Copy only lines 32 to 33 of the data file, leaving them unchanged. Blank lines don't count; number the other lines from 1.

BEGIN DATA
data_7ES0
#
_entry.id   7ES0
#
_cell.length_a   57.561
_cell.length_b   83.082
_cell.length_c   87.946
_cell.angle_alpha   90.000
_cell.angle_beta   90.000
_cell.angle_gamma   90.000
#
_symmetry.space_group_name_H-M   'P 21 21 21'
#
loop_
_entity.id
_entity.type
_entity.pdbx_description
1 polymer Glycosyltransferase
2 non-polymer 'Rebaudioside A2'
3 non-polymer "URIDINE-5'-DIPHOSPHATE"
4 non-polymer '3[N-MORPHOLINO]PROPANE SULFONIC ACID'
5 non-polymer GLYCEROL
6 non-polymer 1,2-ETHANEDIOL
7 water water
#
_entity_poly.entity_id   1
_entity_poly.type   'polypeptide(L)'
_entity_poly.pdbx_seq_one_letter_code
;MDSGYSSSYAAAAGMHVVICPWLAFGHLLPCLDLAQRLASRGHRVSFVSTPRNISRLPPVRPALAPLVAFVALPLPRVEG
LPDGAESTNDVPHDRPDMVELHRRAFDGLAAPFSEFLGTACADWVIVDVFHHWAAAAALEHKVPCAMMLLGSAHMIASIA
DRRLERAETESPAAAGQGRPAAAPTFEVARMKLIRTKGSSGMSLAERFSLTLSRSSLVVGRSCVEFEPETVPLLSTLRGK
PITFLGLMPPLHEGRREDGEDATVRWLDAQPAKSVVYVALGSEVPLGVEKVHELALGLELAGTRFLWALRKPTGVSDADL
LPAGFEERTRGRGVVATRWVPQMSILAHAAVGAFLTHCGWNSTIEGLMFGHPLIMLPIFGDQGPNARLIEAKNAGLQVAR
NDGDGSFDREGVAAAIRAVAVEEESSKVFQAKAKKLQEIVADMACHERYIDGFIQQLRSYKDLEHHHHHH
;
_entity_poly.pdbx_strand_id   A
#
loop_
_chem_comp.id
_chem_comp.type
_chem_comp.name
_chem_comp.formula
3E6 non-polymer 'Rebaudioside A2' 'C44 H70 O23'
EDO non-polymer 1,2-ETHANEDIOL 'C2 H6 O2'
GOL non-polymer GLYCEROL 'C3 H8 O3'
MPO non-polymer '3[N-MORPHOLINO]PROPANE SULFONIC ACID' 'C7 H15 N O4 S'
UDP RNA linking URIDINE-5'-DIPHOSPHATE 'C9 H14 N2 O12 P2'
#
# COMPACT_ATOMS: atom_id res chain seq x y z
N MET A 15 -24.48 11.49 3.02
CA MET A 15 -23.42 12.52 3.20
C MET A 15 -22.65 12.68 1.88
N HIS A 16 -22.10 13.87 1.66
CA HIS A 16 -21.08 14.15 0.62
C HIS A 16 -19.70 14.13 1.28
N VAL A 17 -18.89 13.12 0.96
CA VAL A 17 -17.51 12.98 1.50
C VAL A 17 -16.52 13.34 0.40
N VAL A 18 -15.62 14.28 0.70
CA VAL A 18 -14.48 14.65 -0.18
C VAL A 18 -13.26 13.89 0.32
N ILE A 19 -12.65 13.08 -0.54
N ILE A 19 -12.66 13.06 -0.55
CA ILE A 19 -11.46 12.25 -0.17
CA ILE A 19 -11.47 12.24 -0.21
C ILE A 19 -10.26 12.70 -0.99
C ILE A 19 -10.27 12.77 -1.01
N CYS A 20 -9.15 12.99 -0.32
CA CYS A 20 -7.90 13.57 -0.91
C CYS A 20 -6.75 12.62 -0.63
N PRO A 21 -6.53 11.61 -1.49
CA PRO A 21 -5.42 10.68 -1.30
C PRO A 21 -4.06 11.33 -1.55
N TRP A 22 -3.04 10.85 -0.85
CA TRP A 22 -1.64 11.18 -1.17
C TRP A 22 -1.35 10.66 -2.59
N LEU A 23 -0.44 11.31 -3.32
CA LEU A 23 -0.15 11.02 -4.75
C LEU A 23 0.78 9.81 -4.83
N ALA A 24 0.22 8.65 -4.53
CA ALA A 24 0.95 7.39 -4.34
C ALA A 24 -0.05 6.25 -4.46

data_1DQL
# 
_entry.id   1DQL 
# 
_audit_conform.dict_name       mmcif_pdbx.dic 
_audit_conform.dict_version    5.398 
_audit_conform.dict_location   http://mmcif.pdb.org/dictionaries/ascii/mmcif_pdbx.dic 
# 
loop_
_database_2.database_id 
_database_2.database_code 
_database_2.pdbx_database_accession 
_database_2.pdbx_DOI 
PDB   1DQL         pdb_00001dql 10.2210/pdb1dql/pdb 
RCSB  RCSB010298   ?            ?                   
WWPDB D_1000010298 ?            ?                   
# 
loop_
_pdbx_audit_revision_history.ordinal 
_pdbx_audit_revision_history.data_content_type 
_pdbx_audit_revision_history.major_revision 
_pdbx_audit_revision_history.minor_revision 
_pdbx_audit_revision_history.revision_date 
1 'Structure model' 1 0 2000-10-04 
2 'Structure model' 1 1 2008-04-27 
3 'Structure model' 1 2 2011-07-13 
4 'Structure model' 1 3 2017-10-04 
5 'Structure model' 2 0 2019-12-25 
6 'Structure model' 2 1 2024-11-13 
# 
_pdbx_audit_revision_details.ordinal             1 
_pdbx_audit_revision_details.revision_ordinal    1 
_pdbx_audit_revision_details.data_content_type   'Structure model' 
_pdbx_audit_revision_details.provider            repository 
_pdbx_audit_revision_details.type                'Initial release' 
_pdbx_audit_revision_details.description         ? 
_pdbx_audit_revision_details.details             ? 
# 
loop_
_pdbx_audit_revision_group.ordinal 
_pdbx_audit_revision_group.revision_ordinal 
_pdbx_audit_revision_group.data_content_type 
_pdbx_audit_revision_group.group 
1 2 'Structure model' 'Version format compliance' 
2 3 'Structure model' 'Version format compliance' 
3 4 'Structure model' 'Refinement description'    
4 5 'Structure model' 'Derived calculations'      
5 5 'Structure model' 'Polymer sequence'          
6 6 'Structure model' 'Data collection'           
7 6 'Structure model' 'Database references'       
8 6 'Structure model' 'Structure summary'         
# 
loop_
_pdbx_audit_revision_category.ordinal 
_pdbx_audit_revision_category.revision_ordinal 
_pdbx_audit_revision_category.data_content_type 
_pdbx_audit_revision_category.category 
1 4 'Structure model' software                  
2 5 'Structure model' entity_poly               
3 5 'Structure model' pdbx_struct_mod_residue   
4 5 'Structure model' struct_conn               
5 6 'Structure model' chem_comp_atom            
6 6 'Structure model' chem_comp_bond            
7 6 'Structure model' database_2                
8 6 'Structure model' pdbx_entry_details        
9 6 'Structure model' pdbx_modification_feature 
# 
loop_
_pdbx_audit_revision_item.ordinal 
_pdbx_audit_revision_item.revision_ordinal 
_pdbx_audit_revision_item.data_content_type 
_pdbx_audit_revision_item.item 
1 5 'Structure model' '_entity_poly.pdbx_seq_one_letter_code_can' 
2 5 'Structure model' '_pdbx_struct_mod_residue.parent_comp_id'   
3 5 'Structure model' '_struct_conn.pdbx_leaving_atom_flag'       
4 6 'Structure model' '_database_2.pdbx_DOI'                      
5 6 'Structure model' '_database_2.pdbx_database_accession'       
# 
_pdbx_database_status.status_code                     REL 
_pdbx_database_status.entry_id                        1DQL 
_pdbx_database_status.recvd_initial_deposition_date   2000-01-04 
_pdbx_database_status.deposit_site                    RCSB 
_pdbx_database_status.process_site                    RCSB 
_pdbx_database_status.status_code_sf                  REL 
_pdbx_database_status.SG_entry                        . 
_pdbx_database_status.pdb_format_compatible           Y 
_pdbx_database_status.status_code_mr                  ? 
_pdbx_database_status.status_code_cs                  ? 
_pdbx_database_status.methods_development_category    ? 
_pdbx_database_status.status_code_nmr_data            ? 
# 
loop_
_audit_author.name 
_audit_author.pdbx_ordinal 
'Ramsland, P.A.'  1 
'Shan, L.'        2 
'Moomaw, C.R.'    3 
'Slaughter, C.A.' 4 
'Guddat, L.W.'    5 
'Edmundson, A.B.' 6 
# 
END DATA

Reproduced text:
PITFLGLMPPLHEGRREDGEDATVRWLDAQPAKSVVYVALGSEVPLGVEKVHELALGLELAGTRFLWALRKPTGVSDADL
LPAGFEERTRGRGVVATRWVPQMSILAHAAVGAFLTHCGWNSTIEGLMFGHPLIMLPIFGDQGPNARLIEAKNAGLQVAR